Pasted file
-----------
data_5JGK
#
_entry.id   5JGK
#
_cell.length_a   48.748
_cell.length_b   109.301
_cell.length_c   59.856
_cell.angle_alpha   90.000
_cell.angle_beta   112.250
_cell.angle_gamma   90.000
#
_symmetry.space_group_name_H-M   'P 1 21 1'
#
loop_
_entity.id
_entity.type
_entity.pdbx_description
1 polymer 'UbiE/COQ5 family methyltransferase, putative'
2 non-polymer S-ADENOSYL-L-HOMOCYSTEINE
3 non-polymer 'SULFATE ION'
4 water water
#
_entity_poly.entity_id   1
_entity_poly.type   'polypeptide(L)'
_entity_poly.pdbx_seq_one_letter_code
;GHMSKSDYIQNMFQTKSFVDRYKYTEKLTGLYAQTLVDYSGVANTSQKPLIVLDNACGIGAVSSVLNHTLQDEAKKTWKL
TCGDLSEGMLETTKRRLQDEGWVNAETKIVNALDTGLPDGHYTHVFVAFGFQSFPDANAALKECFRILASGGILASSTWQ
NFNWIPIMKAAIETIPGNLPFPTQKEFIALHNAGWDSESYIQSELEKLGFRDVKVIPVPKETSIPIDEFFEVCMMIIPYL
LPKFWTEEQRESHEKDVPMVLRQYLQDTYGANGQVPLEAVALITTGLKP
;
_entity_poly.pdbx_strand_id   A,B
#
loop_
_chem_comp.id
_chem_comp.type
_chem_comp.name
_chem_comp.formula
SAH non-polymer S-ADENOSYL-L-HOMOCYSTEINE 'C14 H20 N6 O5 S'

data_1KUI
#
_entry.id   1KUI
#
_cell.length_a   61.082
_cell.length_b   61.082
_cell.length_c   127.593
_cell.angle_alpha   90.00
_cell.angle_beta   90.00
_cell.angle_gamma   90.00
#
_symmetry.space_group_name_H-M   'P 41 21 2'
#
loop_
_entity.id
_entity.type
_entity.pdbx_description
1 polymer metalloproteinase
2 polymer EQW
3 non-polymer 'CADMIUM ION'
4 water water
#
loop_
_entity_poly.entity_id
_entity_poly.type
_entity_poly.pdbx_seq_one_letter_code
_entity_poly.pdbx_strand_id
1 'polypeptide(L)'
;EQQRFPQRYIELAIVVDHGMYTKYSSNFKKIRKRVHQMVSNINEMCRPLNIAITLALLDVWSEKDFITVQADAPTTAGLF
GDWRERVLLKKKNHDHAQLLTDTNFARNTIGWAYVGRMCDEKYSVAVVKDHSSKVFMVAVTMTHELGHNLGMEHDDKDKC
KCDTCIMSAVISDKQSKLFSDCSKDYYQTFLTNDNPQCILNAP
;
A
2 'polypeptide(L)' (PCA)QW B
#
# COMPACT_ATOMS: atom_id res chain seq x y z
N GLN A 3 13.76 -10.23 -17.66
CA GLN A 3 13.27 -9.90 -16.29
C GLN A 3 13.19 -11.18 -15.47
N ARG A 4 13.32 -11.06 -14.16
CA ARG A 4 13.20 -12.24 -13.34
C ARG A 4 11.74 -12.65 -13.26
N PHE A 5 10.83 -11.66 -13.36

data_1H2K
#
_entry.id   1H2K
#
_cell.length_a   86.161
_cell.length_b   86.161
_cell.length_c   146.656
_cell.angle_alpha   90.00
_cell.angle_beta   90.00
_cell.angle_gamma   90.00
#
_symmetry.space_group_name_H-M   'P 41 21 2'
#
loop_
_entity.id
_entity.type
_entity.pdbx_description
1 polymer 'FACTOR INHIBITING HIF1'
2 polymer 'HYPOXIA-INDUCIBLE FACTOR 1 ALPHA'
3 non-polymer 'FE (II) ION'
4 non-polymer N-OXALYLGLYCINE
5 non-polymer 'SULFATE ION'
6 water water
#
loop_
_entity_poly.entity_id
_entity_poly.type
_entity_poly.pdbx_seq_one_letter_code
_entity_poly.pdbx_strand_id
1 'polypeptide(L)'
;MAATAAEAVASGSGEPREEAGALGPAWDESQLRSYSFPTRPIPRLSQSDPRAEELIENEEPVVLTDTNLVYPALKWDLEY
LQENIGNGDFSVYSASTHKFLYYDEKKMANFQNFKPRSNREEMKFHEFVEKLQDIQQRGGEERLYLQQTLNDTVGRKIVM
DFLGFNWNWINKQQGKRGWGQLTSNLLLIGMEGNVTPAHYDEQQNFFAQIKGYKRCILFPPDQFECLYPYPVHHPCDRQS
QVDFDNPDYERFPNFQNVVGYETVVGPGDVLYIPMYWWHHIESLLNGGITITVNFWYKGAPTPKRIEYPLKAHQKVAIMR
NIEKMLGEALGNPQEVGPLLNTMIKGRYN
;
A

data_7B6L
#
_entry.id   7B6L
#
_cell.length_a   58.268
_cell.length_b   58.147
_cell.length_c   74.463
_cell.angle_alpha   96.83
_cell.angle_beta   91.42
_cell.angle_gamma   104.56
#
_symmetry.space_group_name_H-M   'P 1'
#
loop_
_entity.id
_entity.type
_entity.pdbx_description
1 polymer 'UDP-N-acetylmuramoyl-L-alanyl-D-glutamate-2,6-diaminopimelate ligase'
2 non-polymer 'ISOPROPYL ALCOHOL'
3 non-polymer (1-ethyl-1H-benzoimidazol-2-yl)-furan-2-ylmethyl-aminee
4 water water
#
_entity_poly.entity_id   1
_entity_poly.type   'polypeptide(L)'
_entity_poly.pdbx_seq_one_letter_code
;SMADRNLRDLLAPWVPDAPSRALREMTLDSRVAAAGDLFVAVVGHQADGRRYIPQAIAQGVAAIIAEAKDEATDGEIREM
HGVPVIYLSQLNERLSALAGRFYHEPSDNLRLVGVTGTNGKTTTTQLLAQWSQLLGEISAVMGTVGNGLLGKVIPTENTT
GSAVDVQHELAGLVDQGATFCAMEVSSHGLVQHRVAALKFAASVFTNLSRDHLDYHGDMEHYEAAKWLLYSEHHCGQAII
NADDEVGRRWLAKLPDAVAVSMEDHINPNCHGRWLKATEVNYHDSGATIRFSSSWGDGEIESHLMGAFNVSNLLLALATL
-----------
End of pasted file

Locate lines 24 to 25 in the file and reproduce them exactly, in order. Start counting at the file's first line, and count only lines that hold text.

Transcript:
_entity_poly.type   'polypeptide(L)'
_entity_poly.pdbx_seq_one_letter_code